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Since this thread has morphed into an attack on MMO, I am impelled to join the fray and tell you why I have used it for 20 years as a fuel additive:


All my vintage cars are side-valve:  L-heads and one T-head.  I began using MMO at a suggestion from a long-experienced owner-restorer in response to chronically sticking valves on two separate 1925 Pierce Series 80s--one fully restored with 6,000 miles on a professional rebuild and the other refurbished cosmetically but with a rebuilt-50-yrs ago, fairly tired engine.  Four ounces per ten gallons of gas on a regular basis (at least half the time) did the job, and the problem has never recurred.


Some prefer 2-cycle oil for that purpose, and have their own rationale.  Here is my rationale for MMO:  MMO has a naphtha base, and was originally formulated in the 1920s to ameliorate a major problem of the day, excessive buildup of carbon in the combustion chambers which, at the time, caused pre-ignition and detonation.  Due to the low (by modern standards) quality of gas available in the 1920s, "de-carbonizing" was a 15,000-mile standard procedure.  That involved removing the heads and chiseling out very hard carbon buildups in the combustion chambers.  MMO was claimed to reduce (not eliminate) that hard-carbon buildup.


Side-valve engines have, in my 55+ years of experience driving them and wrenching on them, a propensity to develop substantial hard-carbon deposits in the combustion chambers--far more so than in OHV engines.  I have NOT felt it advantageous to use it in OHV engines.  When I've removed heads for valve jobs since commencing use of MMO, I've still found *some* carbon, but not nearly as much as I remember from my pre-MMO days.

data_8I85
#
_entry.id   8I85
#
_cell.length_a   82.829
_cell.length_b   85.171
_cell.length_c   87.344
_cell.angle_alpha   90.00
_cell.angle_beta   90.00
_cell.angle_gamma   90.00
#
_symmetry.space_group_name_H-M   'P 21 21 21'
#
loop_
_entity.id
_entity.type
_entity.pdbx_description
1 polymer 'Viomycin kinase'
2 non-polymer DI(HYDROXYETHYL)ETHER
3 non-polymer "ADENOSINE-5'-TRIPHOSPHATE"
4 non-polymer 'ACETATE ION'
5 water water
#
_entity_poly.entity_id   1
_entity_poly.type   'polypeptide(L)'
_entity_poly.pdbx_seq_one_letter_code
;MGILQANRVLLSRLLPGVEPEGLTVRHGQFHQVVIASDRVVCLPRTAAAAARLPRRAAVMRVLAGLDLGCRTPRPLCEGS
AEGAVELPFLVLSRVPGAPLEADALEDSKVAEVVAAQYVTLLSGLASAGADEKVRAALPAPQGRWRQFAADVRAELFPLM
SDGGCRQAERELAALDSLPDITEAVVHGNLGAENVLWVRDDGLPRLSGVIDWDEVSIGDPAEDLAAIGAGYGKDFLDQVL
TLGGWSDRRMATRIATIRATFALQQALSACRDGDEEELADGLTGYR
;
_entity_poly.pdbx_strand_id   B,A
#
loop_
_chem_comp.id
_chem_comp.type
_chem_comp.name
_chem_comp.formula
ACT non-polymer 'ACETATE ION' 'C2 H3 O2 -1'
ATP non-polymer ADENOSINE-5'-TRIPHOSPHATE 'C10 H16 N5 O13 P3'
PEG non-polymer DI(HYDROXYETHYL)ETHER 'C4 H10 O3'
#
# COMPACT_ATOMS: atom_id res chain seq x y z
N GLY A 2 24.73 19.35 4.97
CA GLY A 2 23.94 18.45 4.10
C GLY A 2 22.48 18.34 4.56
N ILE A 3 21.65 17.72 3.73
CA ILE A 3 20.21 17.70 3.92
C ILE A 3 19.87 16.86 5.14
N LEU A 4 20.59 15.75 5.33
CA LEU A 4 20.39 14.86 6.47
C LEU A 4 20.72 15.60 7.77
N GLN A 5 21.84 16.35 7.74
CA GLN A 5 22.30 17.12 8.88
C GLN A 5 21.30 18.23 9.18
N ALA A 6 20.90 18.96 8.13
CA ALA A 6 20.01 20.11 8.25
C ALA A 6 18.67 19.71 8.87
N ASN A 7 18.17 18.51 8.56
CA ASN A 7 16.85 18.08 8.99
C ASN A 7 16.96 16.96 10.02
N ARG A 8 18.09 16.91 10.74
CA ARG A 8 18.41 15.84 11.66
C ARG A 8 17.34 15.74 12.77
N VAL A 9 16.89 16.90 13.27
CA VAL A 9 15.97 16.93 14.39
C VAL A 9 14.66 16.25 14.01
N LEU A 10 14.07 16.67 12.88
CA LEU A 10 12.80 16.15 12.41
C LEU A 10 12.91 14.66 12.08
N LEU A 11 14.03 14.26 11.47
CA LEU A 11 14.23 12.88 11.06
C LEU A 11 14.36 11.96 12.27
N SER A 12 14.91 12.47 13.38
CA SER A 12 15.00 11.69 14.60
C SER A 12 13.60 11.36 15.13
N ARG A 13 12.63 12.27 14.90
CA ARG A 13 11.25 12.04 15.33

I do not consider MMO to be any kind of Miracle-in-a-Can, but at $18/gallon at WalMart, it's minor expense to keep tigers away.

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I've had one stuck valve in 20 years and 30,000 miles of driving due to me being lazy and not doing regular compression checks and lapping valves when necessary. The Buick design and my issue (never mind all those voices in my head for the moment) are anything but chronic, except my lapping laziness.


I can see the machine marks in the tops of my (oil) wet pistons when I have the cages out so no carbon build up here either.


I also realize all my MMO bashing will cause some Murphy jinx on some other area on my car.  As the rest of you dance around your MMO jugs and stick pins in your GM Engineer Doll.


Why, even the boys on Hamilton Avenue in Flint saw the light for 1924 and went to overhead pressure lubrication.


Thought of Terry at lunch when I picked up a new can of PB Blaster.  #2 Exhaust cage had sucked another pool of PB Blaster down last night when I walked by the Buick this morning and I gave it my last shot of PB.


Mystery Spot.jpg